#atozchallenge: k is for kiralla

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Creator unknown, borrowed from fanpop.com

The kiralla was the answer to the question:  what does someone’s soul look like?

Or more to the point, what is the aspect of someone whose soul has achieved a divine level and balance of both Mendaihu and Shenaihu spirit?  The ultimate ascension, where they are able to control both sides of themselves without inner turmoil.  In the context of the Mendaihu Universe, the kiralla aspect is in ancestral memory: it’s what the purest Trisandi spirit looks like.  So in essence, if one is kiralla, either naturally or awakened through ritual, then they are considered to have truly returned to their spiritual roots.

[Yeah, I know, pretty heavy stuff there.]

The idea of the kiralla came to me during the 1995-6 season of me reading all kinds of New Age books.  I’d borrowed the idea of reptilians in fantasy and conspiracy (thank you David Icke) and the Pleiadians (thank you Barbara Marciniak) and played around with it for a while.  What if aliens were a normal and integral part of human reality?  I’d chosen dragons as the physical embodiment, aware of their mythical and mystical history.  I took out the conspiracy and the trope of aliens-as-villains (as well as its overused cousin, aliens-as-overlords-because-us-humans-are-ignorant-and-weak-insects) and re-introduced them as our long-forgotten ancestral kin.

Which ultimately means that we humans are also able to ascend enough to become kiralla as well.  This fact alone makes up quite an important part of the Bridgetown Trilogy and the Mendaihu Universe.

The strength of the kiralla is as fearsome as their presence.  Generally they are about thirty feet long from snout to tail tip, about ten to fifteen feet tall.  Their wingspan is about thirty to forty feet.  Their coloring, shape and physical attributes vary and are related to the Trisandi clan they come from.  They are social creatures, but they are just as fine being on their own for extended periods of time.  Their psionic abilities are unrivaled and immeasurable.  They are able to Lightwalk very long distances in a very short amount of time, either in kiralla or in human form.  The feel their highest responsibility is in keeping an unending, protective (yet rarely interactive) watch over humans and other spiritual kin.

And yes, we will be seeing a lot more of them in The Persistence of Memories and The Balance of Light!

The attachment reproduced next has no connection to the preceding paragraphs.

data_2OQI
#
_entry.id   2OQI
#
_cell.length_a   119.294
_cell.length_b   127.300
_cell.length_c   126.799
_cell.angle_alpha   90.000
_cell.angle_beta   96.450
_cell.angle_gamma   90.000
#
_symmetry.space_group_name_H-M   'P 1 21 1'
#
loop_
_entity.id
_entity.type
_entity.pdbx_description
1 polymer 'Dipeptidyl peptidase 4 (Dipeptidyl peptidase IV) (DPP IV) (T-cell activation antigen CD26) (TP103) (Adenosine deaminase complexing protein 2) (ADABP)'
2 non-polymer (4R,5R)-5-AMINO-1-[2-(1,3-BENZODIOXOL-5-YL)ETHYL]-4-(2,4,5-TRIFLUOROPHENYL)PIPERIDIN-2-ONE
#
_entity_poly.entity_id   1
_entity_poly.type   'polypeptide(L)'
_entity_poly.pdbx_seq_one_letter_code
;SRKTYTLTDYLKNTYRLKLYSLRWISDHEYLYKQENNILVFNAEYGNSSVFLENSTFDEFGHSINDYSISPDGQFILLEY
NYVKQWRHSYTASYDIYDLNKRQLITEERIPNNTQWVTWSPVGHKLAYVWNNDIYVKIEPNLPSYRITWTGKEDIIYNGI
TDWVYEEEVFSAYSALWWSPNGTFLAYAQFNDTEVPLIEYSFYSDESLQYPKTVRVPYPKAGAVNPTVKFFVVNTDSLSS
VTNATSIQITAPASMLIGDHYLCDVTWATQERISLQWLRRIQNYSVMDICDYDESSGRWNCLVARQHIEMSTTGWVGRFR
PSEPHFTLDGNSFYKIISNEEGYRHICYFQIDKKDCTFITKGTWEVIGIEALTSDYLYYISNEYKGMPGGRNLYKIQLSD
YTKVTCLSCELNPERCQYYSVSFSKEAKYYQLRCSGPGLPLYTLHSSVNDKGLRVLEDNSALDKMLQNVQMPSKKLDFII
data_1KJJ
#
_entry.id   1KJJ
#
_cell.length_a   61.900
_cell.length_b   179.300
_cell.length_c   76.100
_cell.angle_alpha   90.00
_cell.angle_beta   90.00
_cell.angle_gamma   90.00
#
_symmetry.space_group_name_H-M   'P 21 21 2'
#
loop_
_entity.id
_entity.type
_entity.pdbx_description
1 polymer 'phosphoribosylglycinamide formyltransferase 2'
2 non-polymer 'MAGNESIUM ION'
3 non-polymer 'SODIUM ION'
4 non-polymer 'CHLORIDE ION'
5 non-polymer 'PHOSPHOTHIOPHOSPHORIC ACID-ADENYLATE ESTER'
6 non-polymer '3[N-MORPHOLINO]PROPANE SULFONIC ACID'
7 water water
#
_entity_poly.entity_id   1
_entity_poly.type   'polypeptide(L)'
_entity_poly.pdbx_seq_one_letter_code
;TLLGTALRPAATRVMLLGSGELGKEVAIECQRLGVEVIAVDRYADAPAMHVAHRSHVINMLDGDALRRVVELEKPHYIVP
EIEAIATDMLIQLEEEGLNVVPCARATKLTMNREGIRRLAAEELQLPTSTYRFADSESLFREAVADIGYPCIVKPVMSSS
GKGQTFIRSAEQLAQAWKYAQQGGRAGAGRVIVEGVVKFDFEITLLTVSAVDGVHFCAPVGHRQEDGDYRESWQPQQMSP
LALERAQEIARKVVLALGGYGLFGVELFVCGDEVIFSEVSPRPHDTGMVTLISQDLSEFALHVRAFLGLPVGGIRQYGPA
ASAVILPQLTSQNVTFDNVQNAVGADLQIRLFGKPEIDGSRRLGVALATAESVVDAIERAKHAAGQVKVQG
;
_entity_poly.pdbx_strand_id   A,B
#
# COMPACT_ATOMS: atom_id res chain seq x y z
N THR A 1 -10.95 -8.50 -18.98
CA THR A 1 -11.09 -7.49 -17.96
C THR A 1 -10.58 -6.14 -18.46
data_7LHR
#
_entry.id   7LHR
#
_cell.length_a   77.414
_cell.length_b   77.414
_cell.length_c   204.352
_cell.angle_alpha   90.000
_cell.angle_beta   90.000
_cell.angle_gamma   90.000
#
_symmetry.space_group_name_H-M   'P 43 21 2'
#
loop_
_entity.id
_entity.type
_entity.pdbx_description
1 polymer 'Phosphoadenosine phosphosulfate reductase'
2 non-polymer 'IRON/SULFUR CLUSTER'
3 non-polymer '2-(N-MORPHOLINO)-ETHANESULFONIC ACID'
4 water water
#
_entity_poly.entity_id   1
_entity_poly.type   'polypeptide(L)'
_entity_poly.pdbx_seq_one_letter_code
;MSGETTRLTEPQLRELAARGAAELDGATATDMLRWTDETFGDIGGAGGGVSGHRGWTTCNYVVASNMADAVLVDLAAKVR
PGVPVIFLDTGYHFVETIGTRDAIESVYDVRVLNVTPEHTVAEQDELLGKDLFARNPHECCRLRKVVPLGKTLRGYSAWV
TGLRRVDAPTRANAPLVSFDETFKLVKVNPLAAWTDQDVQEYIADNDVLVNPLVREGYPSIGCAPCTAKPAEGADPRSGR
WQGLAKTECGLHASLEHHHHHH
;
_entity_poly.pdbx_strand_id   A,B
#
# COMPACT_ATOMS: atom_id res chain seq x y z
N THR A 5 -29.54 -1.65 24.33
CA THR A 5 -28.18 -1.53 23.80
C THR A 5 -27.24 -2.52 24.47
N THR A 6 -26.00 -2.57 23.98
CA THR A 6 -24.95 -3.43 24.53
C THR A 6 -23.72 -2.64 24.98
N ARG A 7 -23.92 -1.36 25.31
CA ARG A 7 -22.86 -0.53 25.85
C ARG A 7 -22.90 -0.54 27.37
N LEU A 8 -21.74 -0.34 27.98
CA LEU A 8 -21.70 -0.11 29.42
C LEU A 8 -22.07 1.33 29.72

* * * * * *

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Dragon by Honeck Sculpture

This little youngster here was my mascot for most of the writing of the trilogy, which I picked up at one of the Readercons I went to.  It was made by Honeck Sculpture. They make excellent statues of all sizes and are definitely worth checking out.

I named it after a character you’ll meet in The Persistence of Memories.

Returning Back to the Fold!

naruto dive
My life over the last month and a half.

FINALLY!

Yes, I have returned from the shadows and back to the land of the living!  I’ve been so busy as of late, it took me a few days to realize that I didn’t have any pressing OMG deadlines weighing me down!

The last few days have been spent mostly doing project clean-up and getting everything back to some semblance of order.  This meant an often precarious balance of Day Jobbery-related fires to put out (and there were many), doing the post-production and release prep for The Persistence of Memories, and generally just taking time to BREATHE again.

So now that it’s midweek and my brain has stopped spinning some, what do I have on tap for the close future?

Glad you asked!  A partial list:

The Persistence of Memories to be released in ebook on 4/15!  WOO!  It’s available directly from Smashwords in all kinds of formats, including Kindle, for $4.99.  And for a brief time, you can buy the first book ABSOLUTELY FREE!  Two for the price of one!  [Note: As before, since the formatting of the physical book takes more time, I’ll let you know as soon as I can when it’ll be available through CreateSpace/Amazon.]